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  1. #1
    Join Date
    May 2008
    Posts
    69

    Default Source of Sewer Gas Solved?

    I've posted a couple of different times about sewer gas in the house, and have gotten some great advice from many of you. Unfortunately, none of the suggestions solved my problem. I did, however, just discover that there is a 90 on the basement bathtub drain. No p trap. Problem solved?

    I know, put a p trap on there and see if it solves the problem, right? Unfortunately, that means tearing out the whole bathroom so I can wreck out the concrete and make the "hole" deep enough to accommodate a p trap. There definitely isn't room for one as it is now. I think this may be where they went wrong in installing this bathroom; not digging deep enough to allow for a trap, using a 90 instead of doing it right.

    Thoughts and suggestions appreciated!!

  2. #2
    Join Date
    Jul 2010
    Location
    SoCal
    Posts
    5,103

    Default Re: Source of Sewer Gas Solved?

    I haven't seen your previous postings, so I don't know what folks suggested. But since you say that nothing worked, maybe this one will work.

    Question is, do you want to go through all that needed to be done, for something you're not 100% sure?

    Look at it this way: a surgeon has to cut through a lot to get where he can do what he needs to be doing. And without guaranteed success.

  3. #3
    Join Date
    Jun 2007
    Location
    Coventry, RI
    Posts
    340

    Default Re: Source of Sewer Gas Solved?

    I did not see your previous post either but before you tear into everything try temporarily plugging up the shower drain. Use a rag to stuff into the drain so it fits tightly and that will stop any sewer gases from coming up. If this indeed the source of your problem the smell should be gone. Now you will know that this is the problem area and you can take the appropriate measures to fix the situation. Good luck with your project.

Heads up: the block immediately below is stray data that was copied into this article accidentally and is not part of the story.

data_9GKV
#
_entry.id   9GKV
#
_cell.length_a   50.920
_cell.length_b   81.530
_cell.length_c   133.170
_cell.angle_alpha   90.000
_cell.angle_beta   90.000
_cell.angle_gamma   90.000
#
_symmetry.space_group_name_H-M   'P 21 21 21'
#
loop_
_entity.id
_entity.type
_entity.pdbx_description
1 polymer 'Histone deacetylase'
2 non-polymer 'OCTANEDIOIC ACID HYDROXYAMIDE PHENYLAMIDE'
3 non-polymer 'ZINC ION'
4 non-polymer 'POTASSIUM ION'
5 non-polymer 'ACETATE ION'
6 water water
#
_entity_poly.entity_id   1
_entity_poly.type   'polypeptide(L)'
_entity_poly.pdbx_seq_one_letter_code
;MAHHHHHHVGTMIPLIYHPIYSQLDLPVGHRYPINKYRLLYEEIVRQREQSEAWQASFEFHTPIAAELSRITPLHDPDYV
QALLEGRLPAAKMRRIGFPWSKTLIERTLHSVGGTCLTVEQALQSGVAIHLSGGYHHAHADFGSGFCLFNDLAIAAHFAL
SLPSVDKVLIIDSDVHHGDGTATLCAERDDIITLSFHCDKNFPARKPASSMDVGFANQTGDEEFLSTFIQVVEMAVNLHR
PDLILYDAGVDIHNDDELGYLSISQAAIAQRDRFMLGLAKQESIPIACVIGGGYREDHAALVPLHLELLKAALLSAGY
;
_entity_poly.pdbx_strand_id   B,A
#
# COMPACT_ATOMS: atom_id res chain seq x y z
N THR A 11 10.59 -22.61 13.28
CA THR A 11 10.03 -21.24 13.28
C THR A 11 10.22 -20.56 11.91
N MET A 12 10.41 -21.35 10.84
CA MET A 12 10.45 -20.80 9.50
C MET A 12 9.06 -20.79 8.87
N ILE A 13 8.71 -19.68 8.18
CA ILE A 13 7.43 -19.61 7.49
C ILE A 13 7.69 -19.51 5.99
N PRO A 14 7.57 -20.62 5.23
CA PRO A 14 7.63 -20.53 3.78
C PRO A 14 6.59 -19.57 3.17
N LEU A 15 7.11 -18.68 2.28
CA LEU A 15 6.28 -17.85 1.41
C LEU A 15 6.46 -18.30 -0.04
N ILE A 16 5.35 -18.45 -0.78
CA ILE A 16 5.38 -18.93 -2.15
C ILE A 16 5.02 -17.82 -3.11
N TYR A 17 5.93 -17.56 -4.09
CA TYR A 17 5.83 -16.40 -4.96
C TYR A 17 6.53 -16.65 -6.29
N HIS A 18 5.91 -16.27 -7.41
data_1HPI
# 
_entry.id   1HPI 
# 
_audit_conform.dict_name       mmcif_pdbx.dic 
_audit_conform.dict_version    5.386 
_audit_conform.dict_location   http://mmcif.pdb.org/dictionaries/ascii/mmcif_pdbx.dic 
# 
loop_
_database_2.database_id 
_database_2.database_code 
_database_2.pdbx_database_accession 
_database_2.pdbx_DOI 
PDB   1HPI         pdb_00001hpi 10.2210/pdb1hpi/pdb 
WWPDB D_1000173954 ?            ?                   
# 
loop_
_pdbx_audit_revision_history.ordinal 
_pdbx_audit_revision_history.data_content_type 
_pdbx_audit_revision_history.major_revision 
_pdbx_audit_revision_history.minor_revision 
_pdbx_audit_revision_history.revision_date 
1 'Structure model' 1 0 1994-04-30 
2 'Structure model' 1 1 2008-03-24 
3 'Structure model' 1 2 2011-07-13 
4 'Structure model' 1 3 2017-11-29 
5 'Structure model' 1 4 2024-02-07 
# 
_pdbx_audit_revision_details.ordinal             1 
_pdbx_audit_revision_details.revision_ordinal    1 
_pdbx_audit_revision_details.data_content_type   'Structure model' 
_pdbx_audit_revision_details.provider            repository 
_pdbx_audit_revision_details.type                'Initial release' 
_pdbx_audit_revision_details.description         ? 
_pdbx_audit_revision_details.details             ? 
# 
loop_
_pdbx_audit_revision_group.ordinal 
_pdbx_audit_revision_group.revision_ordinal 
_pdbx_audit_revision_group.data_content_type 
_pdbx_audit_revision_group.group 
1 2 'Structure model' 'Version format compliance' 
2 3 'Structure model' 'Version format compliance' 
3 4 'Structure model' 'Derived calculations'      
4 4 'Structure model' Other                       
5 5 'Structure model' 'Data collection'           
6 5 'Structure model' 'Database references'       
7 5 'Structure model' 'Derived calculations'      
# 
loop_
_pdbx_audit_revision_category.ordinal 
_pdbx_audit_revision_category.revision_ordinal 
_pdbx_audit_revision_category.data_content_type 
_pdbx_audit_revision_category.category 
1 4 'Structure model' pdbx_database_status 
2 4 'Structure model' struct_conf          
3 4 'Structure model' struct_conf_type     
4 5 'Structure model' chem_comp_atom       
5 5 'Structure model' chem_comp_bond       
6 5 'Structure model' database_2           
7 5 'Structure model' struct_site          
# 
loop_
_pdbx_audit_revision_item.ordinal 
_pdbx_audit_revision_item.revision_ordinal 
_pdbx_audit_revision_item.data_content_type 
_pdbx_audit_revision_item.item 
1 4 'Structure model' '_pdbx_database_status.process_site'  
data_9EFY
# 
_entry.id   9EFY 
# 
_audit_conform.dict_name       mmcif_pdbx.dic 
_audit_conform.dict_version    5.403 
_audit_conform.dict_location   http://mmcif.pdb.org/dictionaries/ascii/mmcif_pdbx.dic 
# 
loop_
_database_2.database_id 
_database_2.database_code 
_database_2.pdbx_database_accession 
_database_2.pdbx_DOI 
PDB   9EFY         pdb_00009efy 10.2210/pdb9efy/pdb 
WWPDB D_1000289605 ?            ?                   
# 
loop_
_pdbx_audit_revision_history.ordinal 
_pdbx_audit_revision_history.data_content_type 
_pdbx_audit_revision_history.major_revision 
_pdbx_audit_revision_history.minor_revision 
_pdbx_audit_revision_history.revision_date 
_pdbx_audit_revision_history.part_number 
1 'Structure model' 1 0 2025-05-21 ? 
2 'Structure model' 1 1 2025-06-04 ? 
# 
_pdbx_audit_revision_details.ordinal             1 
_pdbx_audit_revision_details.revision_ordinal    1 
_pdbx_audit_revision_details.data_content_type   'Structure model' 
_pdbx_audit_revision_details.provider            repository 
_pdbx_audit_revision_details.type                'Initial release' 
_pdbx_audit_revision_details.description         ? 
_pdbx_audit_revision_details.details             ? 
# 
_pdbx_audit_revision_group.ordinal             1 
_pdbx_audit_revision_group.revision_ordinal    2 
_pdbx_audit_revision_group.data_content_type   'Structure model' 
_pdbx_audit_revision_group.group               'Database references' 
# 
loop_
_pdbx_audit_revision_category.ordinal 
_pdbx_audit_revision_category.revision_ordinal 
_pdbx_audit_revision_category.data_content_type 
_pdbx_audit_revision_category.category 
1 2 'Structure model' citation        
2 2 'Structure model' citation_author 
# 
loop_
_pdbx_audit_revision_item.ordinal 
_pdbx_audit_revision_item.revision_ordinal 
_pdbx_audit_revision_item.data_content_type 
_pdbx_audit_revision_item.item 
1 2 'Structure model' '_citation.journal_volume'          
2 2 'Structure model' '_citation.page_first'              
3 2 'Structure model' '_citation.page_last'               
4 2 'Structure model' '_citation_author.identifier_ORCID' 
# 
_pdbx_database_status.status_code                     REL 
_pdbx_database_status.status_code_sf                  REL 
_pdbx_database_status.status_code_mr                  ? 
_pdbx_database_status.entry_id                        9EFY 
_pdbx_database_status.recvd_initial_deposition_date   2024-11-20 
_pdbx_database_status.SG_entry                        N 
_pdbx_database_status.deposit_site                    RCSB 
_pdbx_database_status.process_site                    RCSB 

Mike

  4. #4
    Join Date
    May 2008
    Posts
    69

    Default Re: Source of Sewer Gas Solved?

    Thanks for the replies guys!!

  5. #5
    Join Date
    Feb 2010
    Location
    South*East
    Posts
    1,168

    Default Re: Source of Sewer Gas Solved?

    If your going to test your theory as suggested and stuff the drain with a rag. You also have to remove the cover plate for the overflow and plug that also.

    John

  6. #6
    Join Date
    Dec 2007
    Location
    Tennessee
    Posts
    1,381

    Default Re: Source of Sewer Gas Solved?

    You could just close the drain.

  7. #7
    Join Date
    Aug 2007
    Location
    The Great White North
    Posts
    4,045

    Default Re: Source of Sewer Gas Solved?

    Quote Originally Posted by gbecki49 View Post
    I've posted a couple of different times about sewer gas in the house, and have gotten some great advice from many of you. Unfortunately, none of the suggestions solved my problem. I did, however, just discover that there is a 90 on the basement bathtub drain. No p trap. Problem solved?

    I know, put a p trap on there and see if it solves the problem, right? Unfortunately, that means tearing out the whole bathroom so I can wreck out the concrete and make the "hole" deep enough to accommodate a p trap. There definitely isn't room for one as it is now. I think this may be where they went wrong in installing this bathroom; not digging deep enough to allow for a trap, using a 90 instead of doing it right.

    Thoughts and suggestions appreciated!!
    Yes , not having a P-trap will cause sewer gas to migrate up --- that's the purpose of the water seal in a P-trap to prevent the sewer gas leakage.

    Ditto johnh2o if you are going to test.

    Other than that -- is there access to the front of the tub from an interior wall ?
    If so then you can cut out the wall to access busting out the concrete to make corrections the drain that way.
    "" an ounce of perception -- a pound of obscure "
    - Rush

  8. #8
    Join Date
    May 2008
    Posts
    69

    Default Re: Source of Sewer Gas Solved?

    Thanks for all the replies. I never have had this smell in the bathroom in question. It is always in the closet behind the bathroom, and migrates up into the house. When the bathroom was finished, the contractor enclosed 1/2 of the stack(on the bathroom side) inside the bathroom wall. The other half of that same stack (the closet side) is in the closet behind the bathroom. I can see that side of it, but not the side that the bathroom ties in to. I'm wondering if the tie in was done incorrectly, or if perhaps the glued joint didn't hold. Nothing in the way of a sewer gas smell coming from the tub/shower drain or the sink in that bathroom. The mystery continues, and when we're finished with the upstairs bath remodel (which, after seeing the plumbing in there gives me cause to be alarmed about the downstairs plumbing), the plan is to wreck out the downstairs bath and see what's what. Since I am only an amateur plumber, my intention is to have a trusted licensed plumber we know come in and assess what's down there. Thanks again for all your suggestions and help. I'd be lost without this board sometimes!!

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